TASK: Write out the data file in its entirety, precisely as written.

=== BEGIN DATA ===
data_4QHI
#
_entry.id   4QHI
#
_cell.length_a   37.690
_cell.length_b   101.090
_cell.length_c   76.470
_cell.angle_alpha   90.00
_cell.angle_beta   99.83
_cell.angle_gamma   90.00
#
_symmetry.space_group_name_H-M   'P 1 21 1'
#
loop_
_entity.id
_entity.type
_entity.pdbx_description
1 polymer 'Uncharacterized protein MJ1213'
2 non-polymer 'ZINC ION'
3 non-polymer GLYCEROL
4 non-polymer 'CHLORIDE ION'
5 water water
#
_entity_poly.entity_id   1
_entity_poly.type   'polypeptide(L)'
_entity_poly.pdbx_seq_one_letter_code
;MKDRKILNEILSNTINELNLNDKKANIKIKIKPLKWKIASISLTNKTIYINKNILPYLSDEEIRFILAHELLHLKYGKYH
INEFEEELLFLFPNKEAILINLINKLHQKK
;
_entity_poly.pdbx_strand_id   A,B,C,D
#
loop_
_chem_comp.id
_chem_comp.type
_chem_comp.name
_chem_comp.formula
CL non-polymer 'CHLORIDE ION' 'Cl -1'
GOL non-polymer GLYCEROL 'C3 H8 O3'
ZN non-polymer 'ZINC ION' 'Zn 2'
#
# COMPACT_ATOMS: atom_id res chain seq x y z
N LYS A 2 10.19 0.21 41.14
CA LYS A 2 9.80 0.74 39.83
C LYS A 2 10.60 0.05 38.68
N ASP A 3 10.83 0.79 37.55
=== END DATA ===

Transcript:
data_4QHI
#
_entry.id   4QHI
#
_cell.length_a   37.690
_cell.length_b   101.090
_cell.length_c   76.470
_cell.angle_alpha   90.00
_cell.angle_beta   99.83
_cell.angle_gamma   90.00
#
_symmetry.space_group_name_H-M   'P 1 21 1'
#
loop_
_entity.id
_entity.type
_entity.pdbx_description
1 polymer 'Uncharacterized protein MJ1213'
2 non-polymer 'ZINC ION'
3 non-polymer GLYCEROL
4 non-polymer 'CHLORIDE ION'
5 water water
#
_entity_poly.entity_id   1
_entity_poly.type   'polypeptide(L)'
_entity_poly.pdbx_seq_one_letter_code
;MKDRKILNEILSNTINELNLNDKKANIKIKIKPLKWKIASISLTNKTIYINKNILPYLSDEEIRFILAHELLHLKYGKYH
INEFEEELLFLFPNKEAILINLINKLHQKK
;
_entity_poly.pdbx_strand_id   A,B,C,D
#
loop_
_chem_comp.id
_chem_comp.type
_chem_comp.name
_chem_comp.formula
CL non-polymer 'CHLORIDE ION' 'Cl -1'
GOL non-polymer GLYCEROL 'C3 H8 O3'
ZN non-polymer 'ZINC ION' 'Zn 2'
#
# COMPACT_ATOMS: atom_id res chain seq x y z
N LYS A 2 10.19 0.21 41.14
CA LYS A 2 9.80 0.74 39.83
C LYS A 2 10.60 0.05 38.68
N ASP A 3 10.83 0.79 37.55